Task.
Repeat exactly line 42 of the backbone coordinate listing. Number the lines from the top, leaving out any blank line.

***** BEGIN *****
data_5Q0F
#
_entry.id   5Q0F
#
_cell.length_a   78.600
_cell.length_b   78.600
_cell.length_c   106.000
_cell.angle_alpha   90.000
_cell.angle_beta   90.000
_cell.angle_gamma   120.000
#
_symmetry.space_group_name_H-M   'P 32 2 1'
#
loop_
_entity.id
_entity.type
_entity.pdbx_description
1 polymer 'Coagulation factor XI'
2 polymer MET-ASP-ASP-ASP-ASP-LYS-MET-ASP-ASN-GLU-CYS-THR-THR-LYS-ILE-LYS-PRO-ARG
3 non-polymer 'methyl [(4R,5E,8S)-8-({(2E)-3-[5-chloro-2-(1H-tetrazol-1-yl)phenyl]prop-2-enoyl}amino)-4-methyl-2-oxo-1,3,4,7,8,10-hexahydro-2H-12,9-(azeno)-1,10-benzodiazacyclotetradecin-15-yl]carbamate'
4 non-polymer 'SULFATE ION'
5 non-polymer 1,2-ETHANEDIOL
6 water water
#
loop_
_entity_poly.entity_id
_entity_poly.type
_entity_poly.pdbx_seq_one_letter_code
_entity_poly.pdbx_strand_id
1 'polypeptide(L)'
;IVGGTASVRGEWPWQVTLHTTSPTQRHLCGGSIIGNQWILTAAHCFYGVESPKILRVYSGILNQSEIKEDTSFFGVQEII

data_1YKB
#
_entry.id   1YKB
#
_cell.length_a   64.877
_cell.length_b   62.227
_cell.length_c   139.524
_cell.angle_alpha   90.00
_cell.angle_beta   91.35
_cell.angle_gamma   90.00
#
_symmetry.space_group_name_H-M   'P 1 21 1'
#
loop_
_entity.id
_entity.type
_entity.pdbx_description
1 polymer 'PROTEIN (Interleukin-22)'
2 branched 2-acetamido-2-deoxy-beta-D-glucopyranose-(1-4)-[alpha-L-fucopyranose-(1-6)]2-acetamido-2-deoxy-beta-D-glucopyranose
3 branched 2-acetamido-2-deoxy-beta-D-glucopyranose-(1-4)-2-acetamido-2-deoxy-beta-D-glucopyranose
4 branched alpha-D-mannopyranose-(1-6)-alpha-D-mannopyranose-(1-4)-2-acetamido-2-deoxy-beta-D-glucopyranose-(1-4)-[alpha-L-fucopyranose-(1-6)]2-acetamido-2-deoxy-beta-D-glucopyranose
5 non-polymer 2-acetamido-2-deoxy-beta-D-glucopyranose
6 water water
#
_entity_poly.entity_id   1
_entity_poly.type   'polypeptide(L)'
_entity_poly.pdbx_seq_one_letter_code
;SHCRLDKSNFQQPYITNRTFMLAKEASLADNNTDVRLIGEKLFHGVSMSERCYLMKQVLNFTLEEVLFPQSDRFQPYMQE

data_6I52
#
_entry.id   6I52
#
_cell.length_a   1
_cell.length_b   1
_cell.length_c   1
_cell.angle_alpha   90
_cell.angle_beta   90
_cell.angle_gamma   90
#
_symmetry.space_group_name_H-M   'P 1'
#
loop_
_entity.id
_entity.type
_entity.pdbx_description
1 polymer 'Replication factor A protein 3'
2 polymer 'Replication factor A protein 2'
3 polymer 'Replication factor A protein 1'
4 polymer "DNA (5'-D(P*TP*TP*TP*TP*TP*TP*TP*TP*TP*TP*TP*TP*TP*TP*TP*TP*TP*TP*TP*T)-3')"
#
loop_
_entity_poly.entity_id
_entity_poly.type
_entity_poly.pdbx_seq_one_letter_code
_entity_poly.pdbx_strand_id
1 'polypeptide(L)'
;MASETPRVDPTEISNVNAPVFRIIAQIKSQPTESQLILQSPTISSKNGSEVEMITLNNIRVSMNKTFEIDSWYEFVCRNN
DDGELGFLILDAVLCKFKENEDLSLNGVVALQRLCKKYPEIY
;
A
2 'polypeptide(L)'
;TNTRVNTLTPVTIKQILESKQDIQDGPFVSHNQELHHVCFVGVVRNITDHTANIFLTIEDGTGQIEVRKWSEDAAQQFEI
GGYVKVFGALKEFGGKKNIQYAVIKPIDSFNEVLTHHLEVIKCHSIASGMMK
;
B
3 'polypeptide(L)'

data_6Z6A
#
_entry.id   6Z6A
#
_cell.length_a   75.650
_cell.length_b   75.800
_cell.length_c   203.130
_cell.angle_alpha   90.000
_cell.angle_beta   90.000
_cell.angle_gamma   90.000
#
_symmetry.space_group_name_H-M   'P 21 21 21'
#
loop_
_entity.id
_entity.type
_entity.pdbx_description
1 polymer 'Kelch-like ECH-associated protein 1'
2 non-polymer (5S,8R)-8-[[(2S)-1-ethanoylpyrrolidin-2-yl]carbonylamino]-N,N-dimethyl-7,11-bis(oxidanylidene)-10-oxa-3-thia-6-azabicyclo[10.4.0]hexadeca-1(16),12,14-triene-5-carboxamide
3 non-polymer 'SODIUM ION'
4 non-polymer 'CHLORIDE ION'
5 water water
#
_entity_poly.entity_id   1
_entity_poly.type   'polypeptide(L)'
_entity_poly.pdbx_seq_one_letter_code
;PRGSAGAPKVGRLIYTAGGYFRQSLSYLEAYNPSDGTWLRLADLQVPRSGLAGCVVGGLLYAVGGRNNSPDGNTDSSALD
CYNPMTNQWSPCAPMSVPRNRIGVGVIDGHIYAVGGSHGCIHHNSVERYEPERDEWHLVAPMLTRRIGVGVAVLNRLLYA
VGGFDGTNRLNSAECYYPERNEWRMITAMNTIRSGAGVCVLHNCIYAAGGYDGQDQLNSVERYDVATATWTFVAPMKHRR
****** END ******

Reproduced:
#